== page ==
Most require that any additional expenses incurred as a result of taking a contract be covered, and this could include travel arrangements (flights, lodgings, transportation, and even meals).  So the bill could quickly become astronomical.  And while a company can dispel the impact of these expenses on their books through various means (say by posting payments for a 6-month contract over a 2-year period), most of these practices are pretty shady.  And if a corporation gets caught committing any type of fraud it could result in serious penalties (charges, fines, and even jail time).

However, there is an even bigger cost to consider, and that is the damage caused to employee morale.  In these trying economic times, many companies are conducting massive layoffs and then hiring contractors to pick up the slack, simply because there are ways to make it look like the company is spending less (or earning more) so that their stockholders remain happy.  But it certainly does a number on employees working their butts off to keep their jobs.  All they see is that they are replaceable and that they could lose their jobs at any moment, only to be replaced by someone who works a lot less and earns a lot more.  The situation doesn’t inspire much confidence.  And if companies continue to renew contracts rather than hiring on for full-time staff positions (which they obviously need), then it’s pretty clear to employees (and everyone else) that they’re probably engaging in unethical activities (at the very least).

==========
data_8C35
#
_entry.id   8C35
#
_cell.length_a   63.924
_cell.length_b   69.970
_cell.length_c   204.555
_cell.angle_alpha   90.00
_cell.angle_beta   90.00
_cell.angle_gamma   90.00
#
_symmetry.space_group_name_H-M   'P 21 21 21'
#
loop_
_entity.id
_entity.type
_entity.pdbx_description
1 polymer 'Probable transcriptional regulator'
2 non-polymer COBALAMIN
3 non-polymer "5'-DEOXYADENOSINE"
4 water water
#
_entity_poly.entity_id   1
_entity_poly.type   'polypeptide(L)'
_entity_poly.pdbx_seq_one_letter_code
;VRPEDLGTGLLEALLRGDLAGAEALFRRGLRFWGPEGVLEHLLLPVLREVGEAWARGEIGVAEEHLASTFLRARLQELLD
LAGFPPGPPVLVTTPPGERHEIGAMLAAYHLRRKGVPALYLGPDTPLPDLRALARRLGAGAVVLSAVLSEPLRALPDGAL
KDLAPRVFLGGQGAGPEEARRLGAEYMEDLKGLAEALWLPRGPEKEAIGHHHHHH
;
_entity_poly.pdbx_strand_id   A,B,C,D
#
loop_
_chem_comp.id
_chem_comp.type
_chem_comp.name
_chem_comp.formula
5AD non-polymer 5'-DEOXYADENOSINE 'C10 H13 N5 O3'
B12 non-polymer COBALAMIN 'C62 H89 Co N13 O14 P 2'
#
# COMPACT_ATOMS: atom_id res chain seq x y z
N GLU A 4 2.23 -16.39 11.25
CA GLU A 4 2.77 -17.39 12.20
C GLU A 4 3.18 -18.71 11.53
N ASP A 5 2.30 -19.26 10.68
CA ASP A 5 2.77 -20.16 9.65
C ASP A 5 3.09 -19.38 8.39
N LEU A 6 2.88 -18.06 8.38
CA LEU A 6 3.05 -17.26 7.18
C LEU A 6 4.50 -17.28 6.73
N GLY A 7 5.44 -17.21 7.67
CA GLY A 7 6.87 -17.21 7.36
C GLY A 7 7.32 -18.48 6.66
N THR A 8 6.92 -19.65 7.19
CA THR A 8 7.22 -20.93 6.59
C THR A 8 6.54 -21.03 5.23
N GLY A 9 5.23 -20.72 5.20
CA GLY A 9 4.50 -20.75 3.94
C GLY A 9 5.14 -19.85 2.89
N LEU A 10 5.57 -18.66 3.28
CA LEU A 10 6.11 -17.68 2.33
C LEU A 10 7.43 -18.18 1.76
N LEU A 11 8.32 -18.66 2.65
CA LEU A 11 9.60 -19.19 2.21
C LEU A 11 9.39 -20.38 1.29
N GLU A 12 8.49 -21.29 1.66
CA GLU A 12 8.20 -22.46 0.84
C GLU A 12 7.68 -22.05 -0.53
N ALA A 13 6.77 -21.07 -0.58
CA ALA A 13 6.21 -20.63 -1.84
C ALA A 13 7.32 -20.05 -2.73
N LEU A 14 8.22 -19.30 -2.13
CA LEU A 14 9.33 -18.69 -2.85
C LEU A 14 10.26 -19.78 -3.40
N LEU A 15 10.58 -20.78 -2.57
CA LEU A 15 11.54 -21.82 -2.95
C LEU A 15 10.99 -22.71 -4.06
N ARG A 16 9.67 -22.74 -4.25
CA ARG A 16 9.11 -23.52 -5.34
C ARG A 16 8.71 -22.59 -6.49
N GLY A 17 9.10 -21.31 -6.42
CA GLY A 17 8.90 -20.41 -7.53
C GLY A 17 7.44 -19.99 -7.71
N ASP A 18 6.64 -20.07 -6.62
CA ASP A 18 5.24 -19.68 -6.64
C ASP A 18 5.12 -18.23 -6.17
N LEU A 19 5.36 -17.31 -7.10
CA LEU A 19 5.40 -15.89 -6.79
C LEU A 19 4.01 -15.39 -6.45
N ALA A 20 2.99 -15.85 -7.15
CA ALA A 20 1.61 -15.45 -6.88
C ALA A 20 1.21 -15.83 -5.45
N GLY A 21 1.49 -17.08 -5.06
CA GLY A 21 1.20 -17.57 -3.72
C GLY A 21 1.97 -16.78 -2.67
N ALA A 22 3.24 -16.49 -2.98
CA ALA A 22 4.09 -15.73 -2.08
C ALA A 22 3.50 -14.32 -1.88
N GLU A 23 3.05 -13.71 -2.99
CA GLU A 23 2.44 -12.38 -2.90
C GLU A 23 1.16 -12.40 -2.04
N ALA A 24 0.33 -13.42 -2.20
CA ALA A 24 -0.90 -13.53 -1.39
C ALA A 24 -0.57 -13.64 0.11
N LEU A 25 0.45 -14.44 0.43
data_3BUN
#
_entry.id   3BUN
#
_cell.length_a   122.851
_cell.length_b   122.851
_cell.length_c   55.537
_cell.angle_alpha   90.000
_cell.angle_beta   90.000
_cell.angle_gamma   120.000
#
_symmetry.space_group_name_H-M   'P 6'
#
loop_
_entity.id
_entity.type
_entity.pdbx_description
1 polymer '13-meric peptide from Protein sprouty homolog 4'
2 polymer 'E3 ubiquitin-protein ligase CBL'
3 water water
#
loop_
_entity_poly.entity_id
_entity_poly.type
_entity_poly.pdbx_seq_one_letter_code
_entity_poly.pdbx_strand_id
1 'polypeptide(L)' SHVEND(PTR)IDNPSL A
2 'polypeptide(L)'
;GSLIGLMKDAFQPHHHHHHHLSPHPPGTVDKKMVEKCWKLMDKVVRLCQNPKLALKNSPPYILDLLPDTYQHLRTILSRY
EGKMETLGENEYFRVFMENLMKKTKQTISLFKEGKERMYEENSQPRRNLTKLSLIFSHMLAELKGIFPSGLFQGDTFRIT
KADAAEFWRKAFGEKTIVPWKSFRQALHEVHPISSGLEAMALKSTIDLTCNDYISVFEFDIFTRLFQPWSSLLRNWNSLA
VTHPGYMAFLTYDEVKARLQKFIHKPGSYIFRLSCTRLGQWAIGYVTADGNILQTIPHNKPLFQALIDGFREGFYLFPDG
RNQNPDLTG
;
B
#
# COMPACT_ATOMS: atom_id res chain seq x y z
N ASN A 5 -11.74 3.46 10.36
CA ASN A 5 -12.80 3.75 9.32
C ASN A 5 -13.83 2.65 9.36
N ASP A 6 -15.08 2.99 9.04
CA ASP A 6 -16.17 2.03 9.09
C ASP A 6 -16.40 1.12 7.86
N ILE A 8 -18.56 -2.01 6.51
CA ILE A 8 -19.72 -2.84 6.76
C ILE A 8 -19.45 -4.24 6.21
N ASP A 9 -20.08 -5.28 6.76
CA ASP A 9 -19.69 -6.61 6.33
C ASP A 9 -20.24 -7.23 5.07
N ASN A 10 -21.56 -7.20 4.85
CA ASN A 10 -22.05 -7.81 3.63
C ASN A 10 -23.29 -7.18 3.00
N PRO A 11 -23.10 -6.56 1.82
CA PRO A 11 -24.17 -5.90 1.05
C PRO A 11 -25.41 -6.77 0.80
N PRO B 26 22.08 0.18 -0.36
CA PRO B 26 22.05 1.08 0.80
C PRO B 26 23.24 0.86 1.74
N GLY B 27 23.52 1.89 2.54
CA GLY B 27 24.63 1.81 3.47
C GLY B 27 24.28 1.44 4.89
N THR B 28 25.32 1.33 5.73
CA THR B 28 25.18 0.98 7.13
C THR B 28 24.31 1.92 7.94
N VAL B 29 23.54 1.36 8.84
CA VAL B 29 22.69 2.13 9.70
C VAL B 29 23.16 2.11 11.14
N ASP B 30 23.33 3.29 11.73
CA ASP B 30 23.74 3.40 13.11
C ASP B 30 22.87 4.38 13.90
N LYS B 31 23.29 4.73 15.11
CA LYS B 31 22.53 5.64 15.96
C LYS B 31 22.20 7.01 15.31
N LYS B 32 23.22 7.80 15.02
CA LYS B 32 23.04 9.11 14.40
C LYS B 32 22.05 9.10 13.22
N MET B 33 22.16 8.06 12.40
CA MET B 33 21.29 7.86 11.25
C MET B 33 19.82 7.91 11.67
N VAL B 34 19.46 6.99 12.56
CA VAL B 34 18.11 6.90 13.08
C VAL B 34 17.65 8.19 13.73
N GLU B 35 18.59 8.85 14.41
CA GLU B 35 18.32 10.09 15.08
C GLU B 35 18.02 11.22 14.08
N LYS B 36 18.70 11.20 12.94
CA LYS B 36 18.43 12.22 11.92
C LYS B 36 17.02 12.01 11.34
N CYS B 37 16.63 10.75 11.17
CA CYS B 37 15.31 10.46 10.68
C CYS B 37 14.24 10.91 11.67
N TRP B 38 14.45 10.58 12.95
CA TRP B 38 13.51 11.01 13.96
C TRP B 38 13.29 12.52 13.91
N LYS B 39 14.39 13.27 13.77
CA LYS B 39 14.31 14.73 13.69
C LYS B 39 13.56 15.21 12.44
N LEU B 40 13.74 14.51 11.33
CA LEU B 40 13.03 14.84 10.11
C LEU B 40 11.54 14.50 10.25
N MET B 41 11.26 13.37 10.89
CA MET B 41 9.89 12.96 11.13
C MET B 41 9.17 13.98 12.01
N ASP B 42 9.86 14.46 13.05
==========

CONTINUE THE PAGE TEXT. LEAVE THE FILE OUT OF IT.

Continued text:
There are certainly times when hiring a consultant is a wise move for a business and it can come with some definite benefits.  But when a company begins to favor contractor services or consultants over dedicated workforce it can quickly lead to loss of money and even employees over time.  And the cost of losing skilled, long-term personnel is incalculable (but definitely detrimental).  So companies that wish to hire consultants need to think long and hard about the impact it could have on their bottom line, now and in the future.

Bio-Rentals Make a Difference